"Oh …" Although Anna could now easily envision him as a soldier with his peak physical condition and closely cropped hair, the revelation still came as a surprise. Not to mention that an enrollment in college had somehow turned into a stint with the Marines.

  "How long were you there?" she asked, careful to keep her questions as nonintrusive as possible.

  "Three tours of duty – five years total."

  Anna found herself uncharacteristically at a loss for words. She had read her share of news articles on the horrors that soldiers witnessed on a daily basis in Afghanistan and Iraq, and the high price that many paid – not just physically, but mentally and emotionally as well. Still, Caleb seemed calm and collected, if not a bit guarded.

  "How long have you been back?" she finally asked.

  "About a month. I gave up my apartment when I was sent over for the third tour. No point in paying rent just so the cockroaches could have the place to themselves."

  Anna grinned, relieved to the flicker of a smile finally cross his face.

  "I've been staying with my brother since I got back, but I need to get to work and get busy again. Anymore time on his couch and I would be growing into the cushion."

  Anna laughed. "Well, between the mess up here and finishing the basement into a work studio, there's plenty to keep you busy, that's for sure. So as I mentioned on the phone, in addition to weekly pay, the job includes free rent in the guesthouse out back. And don't worry – it's a recent addition to the property, so it's actually in much better shape than the house."

  "I'm sure it will be fine."

  "Well, I guess the only thing left is to officiall
y offer you the job if you're still interested."

  "I can start today." His eager reply was tempered by a calm and even voice.

  Anna smiled. "I'll take that as a 'yes'. Great – how about you take the day to get yourself settled into your new digs, and you can start tomorrow."

  "Sounds like a plan."

  "Oh – I should have mentioned this before, but I just started my own web design business, so I'll be working from home at least part of the time. I've been working out of my room upstairs until the studio is in place – you can just come and go as you need during the day and you won't even know I'm here."

  He studied her quietly for several moments, then nodded. "Sure."

  Once again, she found herself wondering what he was really thinking, but she was at a loss to read past his silent intensity. She only could be sure of thing – that the cliché of a "handsome stranger" was suddenly very real … and it was a stranger that she would be seeing quite a bit of in the weeks that lied ahead.

  Caleb thanked Anna for showing him to the guesthouse, then waited for her to close the door on her way out before dropping his duffel bags to the ground. He viewed his new surroundings with silent approval, if not appreciation, for the freshly painted walls, tidy furnishings and country-ish décor that clearly indicated a woman's touch without going too far into frou-frou land. An attractive woman was the last thing on his mind when he showed up hoping to land this job, and yet there she was as she greeted him in the doorway with a slightly cautious but still warm smile. Even now, her light musk perfume still reverberated in his senses as his thoughts wandered to her lively hazel eyes and the thick, wavy chestnut hair that swept across her shoulders. He took a deep breath and shook his head as if doing so could dismantle five years of the death and destruction that had been constantly in his midst. It couldn't. The disturbing images had taken up residence in his head and refused to leave, no matter how hard he struggled to show them the door. But it was apparently a revolving door, since they always came back and he had come to realize that the worst thing he could do was to sit around idly so that these thoughts could haunt him even more.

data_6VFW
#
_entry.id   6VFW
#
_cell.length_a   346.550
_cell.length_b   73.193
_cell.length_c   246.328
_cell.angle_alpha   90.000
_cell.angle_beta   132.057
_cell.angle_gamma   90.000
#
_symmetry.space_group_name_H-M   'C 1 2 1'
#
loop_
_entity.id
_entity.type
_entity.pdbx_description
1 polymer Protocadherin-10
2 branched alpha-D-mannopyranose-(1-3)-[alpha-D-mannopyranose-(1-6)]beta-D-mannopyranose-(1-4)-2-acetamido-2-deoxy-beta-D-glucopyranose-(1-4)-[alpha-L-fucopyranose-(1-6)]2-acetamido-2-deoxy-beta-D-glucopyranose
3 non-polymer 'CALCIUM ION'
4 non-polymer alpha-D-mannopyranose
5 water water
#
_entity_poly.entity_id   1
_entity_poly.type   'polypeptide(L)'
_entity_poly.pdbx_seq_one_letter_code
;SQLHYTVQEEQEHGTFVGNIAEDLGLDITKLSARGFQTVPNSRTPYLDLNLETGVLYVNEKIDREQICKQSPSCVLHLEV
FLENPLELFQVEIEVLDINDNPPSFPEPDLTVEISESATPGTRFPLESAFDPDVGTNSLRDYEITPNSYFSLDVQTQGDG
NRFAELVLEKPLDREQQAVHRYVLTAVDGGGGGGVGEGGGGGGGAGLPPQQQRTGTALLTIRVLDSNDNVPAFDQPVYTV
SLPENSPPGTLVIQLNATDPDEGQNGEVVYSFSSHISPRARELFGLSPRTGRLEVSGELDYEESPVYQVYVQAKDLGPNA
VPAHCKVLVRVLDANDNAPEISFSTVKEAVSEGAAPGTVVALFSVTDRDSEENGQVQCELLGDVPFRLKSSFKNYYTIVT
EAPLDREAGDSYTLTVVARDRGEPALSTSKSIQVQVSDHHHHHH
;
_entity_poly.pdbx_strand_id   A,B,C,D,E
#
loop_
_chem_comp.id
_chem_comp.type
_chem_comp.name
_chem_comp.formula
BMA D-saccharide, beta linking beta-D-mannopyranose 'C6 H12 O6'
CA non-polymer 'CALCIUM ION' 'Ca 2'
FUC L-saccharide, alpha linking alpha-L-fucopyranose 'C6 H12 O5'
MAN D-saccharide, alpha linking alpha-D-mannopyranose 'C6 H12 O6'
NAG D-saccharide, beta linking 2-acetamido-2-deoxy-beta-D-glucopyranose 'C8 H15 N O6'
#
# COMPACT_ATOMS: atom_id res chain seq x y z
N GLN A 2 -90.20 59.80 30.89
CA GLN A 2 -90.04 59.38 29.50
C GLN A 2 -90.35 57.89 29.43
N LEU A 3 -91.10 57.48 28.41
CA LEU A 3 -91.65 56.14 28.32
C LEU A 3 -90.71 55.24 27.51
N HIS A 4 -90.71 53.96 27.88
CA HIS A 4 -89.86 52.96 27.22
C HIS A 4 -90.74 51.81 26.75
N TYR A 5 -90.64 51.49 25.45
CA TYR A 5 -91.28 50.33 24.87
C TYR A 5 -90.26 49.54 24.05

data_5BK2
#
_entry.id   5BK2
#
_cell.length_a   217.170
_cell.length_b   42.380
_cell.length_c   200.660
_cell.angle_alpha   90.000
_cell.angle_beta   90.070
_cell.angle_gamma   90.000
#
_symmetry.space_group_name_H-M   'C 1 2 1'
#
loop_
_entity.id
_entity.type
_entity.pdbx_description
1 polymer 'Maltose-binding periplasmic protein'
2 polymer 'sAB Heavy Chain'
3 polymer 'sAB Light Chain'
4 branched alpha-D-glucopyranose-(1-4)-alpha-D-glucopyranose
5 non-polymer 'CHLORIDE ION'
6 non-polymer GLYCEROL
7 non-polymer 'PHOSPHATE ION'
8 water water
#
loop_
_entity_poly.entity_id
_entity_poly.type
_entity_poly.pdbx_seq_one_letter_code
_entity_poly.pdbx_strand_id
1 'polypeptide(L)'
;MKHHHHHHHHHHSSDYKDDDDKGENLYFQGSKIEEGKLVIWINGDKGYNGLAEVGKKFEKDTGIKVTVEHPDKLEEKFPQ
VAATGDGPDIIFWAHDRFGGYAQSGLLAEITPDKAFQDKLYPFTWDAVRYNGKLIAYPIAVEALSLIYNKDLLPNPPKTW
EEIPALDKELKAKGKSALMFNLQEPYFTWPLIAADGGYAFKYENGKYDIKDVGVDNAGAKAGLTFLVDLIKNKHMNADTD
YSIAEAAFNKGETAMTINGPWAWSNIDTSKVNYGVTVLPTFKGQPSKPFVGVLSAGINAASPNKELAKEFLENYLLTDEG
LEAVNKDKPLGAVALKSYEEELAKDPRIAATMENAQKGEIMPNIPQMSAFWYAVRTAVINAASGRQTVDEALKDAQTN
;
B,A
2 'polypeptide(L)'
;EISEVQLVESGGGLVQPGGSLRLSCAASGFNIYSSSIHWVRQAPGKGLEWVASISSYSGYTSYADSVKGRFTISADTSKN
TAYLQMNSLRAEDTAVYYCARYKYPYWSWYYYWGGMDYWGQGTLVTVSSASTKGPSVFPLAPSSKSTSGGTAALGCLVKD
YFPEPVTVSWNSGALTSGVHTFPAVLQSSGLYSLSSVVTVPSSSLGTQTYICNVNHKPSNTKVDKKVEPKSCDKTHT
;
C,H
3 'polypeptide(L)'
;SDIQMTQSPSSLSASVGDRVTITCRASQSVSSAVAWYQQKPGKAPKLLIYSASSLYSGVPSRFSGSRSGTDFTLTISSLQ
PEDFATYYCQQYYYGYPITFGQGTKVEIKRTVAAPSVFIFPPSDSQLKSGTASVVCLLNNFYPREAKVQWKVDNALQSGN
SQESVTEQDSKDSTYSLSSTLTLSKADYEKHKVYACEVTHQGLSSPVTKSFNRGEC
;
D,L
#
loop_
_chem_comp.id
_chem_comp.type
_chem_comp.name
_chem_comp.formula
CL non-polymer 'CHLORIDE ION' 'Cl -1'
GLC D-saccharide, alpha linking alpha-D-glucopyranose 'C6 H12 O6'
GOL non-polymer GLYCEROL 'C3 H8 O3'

He had so much to look forward to now that he was safely back – at least that's what his family and friends had been desperately trying to drum into his head. They had recognized the significant change in his personality that was especially noticeable when he returned from his second deployment. Gone was the easygoing prankster who could find humor in just about any situation. That had died somewhere back on the Afghanistan desert, somewhere between the surreal horror of watching his comrades violently perish before his eyes – and several in his arms – to the Afghan children who viewed him through lifeless stares, their innocence yet another casualty of the war. Everyone kept telling him how he needed to focus on the fact that he was still alive … that he had been to hell and back and somehow managed to not only survive, but to do so with his body still fully intact. He knew they meant well, but they didn't understand – they couldn't understand – the thoughts that tortured him day and night. Yes, he was alive … but if dying meant that he could have saved one more fellow soldier and friend, then he would have gladly traded places. Instead, someone had put his safety first in the heat of battle and paid the ultimate price.

  Caleb plunked down in a white wicker chair, its frame loudly cracking under the weight of his solidly rugged body. Its purpose was probably more for decoration than practical furniture, but it was the closest place to plant himself at the moment, and he simply needed to sit down. To say that his world had changed 360 degrees since Afghanistan was an understatement. Looking back, he felt as though he had glided through life prior to the war, sailing through the days on automatic pilot as everything came and went with ease. Sure, he had his share of crappy moments and disappointments just like everyone else, but they came and went without leaving a permanent mark on the simple actions that comprised the course of a day. But now, even the slightest task seemed an effort that was weighed down in blackness. Grabbing a morning cup of coffee at the local convenience store? It used to be an almost comforting ritual that kept him connected to routine, an expectation that the coffee would be hot and cost a couple of bucks and the caffeine would give him a bit of a much-needed morning jolt. And now? The coffee – the ritual – had no ongoing connection to anything. That was the best way he could describe it to himself. He had experienced the entire concept of "life" being altered in an instance on an almost daily basis, and now nothing felt concrete or real anymore. Even getting that damn cup of coffee triggered a knot in his stomach, yet he pushed himself to the convenience store each morning in the hope that one day a feeling of normalcy would suddenly return. Sometimes he felt he wasn't even in his own body as he handed over money to the cashier, almost as if he was watching a movie of himself as a detached observer.